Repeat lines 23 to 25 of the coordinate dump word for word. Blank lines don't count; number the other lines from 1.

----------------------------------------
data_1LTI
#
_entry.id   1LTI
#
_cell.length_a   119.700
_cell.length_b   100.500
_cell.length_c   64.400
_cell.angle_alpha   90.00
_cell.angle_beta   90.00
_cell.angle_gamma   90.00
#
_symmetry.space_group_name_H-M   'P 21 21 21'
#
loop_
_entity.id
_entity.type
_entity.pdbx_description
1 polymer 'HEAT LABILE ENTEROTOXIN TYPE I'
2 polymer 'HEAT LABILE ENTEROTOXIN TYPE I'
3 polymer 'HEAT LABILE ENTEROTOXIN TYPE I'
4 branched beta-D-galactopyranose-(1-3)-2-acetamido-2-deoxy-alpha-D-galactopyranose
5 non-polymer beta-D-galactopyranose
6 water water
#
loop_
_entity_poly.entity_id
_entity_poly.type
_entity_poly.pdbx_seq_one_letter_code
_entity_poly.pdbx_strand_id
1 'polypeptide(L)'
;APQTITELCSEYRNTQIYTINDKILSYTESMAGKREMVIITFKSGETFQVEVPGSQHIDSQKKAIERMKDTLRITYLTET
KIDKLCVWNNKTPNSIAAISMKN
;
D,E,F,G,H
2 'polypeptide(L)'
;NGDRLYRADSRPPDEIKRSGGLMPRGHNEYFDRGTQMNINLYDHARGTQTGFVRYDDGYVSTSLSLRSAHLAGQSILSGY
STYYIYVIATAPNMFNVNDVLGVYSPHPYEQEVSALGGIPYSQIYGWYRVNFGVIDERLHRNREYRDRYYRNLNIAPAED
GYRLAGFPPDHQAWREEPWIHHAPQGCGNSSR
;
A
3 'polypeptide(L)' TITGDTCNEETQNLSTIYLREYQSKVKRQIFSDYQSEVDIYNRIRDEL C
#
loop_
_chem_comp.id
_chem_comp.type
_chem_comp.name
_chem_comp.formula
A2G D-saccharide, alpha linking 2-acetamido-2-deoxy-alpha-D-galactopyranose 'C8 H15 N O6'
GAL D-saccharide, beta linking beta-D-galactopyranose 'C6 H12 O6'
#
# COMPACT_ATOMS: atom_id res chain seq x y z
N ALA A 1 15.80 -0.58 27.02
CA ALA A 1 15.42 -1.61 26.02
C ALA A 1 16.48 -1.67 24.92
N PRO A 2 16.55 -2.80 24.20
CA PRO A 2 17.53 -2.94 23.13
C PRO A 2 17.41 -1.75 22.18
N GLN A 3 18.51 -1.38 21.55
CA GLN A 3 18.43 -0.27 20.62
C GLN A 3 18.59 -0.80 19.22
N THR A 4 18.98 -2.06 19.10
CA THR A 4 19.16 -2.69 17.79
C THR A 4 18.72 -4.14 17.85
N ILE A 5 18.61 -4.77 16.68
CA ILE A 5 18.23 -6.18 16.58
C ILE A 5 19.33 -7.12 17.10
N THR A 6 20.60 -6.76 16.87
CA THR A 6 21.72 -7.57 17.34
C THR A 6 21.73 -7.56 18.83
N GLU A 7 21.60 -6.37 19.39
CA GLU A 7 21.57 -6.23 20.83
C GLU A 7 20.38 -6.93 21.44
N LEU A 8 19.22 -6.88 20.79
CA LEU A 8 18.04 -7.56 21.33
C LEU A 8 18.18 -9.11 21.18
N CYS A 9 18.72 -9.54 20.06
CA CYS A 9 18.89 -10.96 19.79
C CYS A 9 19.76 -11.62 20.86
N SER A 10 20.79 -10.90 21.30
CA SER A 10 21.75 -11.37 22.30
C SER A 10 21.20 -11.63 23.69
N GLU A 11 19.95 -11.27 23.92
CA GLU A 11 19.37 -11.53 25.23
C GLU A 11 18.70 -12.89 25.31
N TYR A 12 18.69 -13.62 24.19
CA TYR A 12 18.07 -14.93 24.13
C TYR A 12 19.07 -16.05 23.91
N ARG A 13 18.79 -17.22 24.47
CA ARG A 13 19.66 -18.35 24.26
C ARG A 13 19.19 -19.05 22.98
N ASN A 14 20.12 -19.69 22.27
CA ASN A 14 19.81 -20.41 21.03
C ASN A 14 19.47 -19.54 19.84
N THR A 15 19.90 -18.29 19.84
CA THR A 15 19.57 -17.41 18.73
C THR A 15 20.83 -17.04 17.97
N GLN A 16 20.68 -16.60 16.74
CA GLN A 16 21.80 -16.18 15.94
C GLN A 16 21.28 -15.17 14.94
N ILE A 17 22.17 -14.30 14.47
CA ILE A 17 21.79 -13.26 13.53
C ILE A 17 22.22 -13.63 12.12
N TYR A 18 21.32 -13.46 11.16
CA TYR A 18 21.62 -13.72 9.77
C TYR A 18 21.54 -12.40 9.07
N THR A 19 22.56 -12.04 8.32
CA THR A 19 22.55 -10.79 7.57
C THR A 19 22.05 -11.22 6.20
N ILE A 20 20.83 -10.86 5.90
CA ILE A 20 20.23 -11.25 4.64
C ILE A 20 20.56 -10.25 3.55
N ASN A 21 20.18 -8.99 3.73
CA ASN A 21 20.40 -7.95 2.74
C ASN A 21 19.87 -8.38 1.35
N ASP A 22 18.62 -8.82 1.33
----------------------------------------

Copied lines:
6 water water
#
loop_